The main efforts of the International Development Committee were directed towards bringing to life the first International Summer School in Group Analysis. This took place as a joint venture with the Serbian colleagues in Belgrade from 6- 9 August.
This summer school had 34 participants. Two-thirds of the students registered locally, partly due to the fact that there had been another international event at the end of June. This great preponderance of Serbian students might be also due to the fact that colleagues from the neighboring countries of former-Yugoslavia didn’t want to participate in a Belgrade event; 20 years after the war the wounds are still bleeding.
We were encouraged by our Serbian colleagues to operate a fee structure that would allow as many of their students to participate as possible and this turned out to be a good strategy. The challenge for future events will be to find a financial structure that allows colleagues with little money to participate whilst at the same time minimizing GASI’s losses.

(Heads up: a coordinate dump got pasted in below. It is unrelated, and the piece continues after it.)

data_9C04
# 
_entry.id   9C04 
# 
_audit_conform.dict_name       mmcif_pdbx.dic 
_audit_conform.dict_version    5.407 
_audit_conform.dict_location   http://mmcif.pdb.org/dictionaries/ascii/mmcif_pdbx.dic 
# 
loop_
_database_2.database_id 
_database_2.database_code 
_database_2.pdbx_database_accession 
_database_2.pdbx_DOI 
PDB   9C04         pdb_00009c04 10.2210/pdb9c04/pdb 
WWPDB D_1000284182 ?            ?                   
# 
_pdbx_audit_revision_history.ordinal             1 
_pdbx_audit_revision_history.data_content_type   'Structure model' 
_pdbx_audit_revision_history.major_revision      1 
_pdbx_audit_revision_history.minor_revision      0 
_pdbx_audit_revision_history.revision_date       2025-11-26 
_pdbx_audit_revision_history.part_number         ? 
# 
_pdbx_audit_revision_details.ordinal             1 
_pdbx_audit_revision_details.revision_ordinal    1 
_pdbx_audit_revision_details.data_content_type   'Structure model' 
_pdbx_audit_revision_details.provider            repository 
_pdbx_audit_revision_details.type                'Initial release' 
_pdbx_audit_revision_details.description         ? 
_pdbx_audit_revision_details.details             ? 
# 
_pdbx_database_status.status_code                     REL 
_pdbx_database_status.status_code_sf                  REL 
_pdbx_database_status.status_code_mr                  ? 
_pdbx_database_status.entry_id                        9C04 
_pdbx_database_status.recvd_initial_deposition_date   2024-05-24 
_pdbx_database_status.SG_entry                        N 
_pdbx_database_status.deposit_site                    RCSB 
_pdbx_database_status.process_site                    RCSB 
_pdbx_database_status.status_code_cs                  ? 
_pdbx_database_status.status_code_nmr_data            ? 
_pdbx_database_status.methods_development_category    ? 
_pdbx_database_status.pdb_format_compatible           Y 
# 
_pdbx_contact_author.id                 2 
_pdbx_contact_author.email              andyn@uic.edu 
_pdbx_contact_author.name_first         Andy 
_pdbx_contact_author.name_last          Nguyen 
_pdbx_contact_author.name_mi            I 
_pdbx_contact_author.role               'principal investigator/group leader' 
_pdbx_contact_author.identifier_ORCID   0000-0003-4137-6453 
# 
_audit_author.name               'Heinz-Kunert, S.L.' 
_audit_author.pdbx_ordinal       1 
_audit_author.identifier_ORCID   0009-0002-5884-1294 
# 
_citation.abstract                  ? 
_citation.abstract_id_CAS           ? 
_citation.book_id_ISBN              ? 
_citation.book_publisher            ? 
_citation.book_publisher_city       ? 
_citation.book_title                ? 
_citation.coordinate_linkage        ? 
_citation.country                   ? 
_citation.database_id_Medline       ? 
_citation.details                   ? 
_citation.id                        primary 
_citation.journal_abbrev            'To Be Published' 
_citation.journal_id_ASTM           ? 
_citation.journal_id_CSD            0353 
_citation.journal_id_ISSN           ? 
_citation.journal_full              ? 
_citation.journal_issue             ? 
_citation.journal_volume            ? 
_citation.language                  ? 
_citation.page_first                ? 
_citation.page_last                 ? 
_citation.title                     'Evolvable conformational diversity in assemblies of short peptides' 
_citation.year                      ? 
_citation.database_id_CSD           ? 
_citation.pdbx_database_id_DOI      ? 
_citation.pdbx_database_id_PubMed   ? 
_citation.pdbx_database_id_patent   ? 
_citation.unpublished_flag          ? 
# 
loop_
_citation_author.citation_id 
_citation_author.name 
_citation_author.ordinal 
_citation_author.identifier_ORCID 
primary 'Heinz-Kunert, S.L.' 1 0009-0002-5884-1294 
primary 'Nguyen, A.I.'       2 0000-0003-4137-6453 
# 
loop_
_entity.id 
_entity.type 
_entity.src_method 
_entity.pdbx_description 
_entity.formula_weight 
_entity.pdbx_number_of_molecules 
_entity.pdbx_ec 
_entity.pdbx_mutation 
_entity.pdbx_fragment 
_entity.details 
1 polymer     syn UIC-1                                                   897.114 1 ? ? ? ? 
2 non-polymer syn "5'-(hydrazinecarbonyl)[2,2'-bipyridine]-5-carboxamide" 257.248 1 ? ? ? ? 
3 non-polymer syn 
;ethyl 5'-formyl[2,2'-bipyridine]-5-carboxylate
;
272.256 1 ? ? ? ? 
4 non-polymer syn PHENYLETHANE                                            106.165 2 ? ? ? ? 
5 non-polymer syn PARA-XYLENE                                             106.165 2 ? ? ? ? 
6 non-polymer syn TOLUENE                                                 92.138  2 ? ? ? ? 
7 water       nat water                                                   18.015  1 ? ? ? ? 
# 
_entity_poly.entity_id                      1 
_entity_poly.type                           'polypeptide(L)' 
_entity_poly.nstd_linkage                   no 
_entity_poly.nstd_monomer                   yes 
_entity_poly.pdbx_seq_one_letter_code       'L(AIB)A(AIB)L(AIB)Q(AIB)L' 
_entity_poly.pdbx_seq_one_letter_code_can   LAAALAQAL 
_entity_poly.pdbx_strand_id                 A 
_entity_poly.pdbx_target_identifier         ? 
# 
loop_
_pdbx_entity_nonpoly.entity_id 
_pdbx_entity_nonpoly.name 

We decided to operate a 2-tier fee system and to invite applicants who were able to do so to pay the higher fee. We were pleased to find that many chose to do so and this system may be used again, in future.
The school program is still on the GASI website, to get a sense of the daily format. The staff team was divided between the ‘international’ contingent – 3 UK, 1 Greek and 1 German – and the 4-woman Serbian; a 5th Serb withdrew immediately before the school began. The staff team was augmented by the presence of the President of GASI who attended to give an opening speech to inaugurate the school and was present for the first 2½ days.
Overall, feedback from both students and staff members has suggested that the school was well-received and highly valued. The staff team drew on the considerable experience of its members, to contain and work with some complex dynamics.
However, from first to last the organisation of the Belgrade school suffered as a result of roles and authority being ill-defined. It is important to draw lessons for future events.
Regine Scholz & David Glyn